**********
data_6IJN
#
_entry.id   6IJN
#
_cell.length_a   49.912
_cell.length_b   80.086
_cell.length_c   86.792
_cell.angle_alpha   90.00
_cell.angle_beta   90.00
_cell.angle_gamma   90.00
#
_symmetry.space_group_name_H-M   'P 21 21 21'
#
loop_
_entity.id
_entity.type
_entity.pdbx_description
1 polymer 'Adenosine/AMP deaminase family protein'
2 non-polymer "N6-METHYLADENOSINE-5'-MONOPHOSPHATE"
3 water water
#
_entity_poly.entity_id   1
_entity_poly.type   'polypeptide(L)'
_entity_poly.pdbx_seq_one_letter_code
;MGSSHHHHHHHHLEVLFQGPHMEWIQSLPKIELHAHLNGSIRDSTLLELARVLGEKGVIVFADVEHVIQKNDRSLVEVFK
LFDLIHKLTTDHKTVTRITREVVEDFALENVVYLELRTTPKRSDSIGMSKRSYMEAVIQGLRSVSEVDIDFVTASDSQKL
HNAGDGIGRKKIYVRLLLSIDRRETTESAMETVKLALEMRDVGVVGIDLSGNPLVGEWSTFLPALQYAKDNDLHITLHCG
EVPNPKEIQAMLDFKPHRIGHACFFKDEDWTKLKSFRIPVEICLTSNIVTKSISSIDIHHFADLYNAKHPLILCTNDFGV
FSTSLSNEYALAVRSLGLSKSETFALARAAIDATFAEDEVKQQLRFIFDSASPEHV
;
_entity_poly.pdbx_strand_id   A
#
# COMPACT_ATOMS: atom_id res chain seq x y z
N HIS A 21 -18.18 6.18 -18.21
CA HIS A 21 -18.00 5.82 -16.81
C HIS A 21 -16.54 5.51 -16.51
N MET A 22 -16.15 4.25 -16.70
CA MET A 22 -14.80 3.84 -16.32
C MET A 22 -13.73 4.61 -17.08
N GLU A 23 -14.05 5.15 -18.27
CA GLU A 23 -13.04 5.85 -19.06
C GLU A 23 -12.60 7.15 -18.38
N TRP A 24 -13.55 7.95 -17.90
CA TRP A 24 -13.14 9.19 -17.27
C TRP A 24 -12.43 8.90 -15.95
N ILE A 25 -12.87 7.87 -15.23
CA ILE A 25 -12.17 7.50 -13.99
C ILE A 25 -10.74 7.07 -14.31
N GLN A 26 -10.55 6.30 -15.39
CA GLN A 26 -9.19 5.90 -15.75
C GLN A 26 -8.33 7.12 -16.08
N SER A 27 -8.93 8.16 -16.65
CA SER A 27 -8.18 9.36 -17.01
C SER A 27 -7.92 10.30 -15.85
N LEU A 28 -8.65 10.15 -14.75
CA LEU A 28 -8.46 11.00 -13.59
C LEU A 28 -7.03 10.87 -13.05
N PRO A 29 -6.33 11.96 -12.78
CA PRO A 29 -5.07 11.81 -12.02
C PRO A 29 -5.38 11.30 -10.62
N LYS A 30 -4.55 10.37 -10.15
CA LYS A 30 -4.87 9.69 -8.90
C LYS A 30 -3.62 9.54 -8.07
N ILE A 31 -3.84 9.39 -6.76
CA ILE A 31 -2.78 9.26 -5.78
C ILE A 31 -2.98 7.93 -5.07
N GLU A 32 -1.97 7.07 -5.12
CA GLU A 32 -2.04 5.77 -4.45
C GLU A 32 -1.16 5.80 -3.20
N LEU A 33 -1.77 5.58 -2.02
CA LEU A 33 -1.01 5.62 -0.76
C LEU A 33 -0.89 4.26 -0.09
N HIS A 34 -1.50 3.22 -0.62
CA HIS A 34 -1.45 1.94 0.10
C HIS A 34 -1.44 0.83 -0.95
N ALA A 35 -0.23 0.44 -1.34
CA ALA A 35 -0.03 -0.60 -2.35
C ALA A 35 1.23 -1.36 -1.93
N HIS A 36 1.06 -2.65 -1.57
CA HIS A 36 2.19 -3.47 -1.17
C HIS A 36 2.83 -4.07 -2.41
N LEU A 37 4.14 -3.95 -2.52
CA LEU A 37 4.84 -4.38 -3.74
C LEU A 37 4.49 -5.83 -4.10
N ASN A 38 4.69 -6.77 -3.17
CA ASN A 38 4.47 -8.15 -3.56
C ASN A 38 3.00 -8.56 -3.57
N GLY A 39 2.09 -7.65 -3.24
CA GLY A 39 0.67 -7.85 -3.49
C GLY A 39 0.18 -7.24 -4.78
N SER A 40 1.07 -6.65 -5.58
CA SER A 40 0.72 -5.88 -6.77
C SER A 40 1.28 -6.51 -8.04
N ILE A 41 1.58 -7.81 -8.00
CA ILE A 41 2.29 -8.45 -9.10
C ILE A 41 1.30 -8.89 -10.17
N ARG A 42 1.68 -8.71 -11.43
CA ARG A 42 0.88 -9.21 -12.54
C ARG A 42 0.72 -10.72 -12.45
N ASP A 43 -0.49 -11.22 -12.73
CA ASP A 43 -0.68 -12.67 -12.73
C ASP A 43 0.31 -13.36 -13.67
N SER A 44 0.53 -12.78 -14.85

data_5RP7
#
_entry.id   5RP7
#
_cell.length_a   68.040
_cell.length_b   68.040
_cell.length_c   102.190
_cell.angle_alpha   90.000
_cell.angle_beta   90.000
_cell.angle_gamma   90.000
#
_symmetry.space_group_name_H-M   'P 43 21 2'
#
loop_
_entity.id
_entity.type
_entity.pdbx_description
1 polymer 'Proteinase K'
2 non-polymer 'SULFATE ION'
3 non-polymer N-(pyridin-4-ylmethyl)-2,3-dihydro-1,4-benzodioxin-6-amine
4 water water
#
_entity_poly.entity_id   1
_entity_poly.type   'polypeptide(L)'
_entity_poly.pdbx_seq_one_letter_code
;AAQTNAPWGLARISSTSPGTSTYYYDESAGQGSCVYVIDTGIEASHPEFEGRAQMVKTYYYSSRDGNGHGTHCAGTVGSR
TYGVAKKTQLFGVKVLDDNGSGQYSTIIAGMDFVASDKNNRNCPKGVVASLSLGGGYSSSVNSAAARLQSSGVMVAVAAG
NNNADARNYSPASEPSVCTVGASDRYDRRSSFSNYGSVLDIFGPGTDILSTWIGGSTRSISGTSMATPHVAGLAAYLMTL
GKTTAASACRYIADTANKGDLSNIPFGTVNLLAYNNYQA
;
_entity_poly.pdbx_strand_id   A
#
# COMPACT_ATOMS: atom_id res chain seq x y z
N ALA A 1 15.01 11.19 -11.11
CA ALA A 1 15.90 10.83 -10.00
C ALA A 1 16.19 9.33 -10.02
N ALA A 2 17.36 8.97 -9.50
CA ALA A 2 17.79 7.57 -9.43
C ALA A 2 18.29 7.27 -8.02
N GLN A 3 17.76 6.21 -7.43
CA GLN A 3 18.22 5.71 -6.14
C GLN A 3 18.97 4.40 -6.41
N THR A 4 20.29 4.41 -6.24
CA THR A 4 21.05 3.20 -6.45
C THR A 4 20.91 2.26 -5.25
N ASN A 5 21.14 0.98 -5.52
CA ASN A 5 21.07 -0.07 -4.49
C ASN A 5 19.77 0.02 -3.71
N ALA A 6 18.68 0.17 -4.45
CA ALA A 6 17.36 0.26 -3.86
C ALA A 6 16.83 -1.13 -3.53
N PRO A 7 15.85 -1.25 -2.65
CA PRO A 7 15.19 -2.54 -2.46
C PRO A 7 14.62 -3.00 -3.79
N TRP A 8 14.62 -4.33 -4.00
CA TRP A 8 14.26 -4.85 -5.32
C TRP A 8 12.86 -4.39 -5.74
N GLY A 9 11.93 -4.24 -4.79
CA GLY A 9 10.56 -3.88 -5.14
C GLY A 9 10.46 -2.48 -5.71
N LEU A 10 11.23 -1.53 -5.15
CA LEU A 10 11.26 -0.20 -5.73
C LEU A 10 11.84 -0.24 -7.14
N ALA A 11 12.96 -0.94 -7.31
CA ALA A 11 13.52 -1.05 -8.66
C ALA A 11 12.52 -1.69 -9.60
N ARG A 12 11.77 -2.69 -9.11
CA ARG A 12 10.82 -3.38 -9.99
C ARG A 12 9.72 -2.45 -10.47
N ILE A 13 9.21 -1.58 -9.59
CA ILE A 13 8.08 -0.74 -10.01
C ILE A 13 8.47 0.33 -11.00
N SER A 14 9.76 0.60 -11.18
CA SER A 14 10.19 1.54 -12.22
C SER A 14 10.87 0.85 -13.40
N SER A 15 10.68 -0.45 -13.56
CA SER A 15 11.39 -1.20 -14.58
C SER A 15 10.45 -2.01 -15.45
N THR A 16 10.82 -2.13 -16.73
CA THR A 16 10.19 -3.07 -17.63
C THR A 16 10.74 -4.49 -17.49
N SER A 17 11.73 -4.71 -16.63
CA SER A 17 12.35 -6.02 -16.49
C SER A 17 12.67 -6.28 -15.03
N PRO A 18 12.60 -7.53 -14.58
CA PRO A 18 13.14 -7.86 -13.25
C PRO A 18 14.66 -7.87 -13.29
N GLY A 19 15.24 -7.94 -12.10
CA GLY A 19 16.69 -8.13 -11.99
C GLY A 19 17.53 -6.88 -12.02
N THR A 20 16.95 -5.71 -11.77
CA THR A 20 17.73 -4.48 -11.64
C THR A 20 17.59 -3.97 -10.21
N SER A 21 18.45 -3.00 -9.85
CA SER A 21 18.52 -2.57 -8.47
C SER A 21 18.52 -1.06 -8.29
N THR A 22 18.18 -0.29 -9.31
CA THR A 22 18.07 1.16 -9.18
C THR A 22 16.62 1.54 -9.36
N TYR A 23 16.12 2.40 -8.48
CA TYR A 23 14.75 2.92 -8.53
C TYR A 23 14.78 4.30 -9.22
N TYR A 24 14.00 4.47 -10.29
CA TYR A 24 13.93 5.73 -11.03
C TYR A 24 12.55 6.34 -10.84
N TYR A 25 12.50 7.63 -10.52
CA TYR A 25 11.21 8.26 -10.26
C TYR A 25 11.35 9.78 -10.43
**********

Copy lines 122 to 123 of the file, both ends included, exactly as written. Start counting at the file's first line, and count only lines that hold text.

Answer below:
2 non-polymer 'SULFATE ION'
3 non-polymer N-(pyridin-4-ylmethyl)-2,3-dihydro-1,4-benzodioxin-6-amine